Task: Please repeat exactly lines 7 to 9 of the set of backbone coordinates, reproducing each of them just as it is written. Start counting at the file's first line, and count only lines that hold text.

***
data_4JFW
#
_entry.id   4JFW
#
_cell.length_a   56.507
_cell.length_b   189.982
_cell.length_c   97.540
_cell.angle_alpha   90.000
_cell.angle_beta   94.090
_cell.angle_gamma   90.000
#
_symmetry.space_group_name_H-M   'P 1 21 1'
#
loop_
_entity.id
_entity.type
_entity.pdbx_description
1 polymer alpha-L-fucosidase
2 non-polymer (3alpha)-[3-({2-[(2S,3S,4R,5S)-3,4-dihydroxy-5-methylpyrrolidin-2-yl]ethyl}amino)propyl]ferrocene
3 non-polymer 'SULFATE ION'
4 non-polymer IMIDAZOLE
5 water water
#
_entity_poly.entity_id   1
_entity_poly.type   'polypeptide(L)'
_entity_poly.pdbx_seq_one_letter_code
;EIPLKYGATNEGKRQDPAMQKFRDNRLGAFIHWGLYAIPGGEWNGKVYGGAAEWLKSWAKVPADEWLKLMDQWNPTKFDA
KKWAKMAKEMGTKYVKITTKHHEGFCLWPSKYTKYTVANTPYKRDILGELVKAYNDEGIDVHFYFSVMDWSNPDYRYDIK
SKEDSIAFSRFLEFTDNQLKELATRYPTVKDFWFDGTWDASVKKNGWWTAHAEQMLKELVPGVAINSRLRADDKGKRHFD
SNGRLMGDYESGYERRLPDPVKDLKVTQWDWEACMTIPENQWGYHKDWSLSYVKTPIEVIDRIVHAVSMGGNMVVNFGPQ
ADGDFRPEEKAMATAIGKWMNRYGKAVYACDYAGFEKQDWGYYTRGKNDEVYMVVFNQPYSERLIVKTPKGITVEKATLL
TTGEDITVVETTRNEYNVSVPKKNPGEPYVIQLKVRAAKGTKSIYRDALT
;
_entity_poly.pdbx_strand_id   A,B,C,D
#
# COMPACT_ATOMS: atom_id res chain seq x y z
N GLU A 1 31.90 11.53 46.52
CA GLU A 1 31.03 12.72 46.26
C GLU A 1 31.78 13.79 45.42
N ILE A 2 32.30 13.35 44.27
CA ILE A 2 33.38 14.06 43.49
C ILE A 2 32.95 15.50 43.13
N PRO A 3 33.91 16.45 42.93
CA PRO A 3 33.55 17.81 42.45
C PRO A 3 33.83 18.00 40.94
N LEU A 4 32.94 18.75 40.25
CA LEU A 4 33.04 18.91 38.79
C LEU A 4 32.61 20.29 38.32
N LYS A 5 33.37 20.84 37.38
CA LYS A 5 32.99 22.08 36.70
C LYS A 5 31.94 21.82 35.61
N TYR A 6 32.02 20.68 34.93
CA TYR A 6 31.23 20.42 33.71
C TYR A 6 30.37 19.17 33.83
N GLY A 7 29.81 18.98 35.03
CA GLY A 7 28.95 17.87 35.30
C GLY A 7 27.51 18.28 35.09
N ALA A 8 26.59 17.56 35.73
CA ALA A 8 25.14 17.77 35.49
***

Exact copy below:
_cell.length_c   97.540
_cell.angle_alpha   90.000
_cell.angle_beta   94.090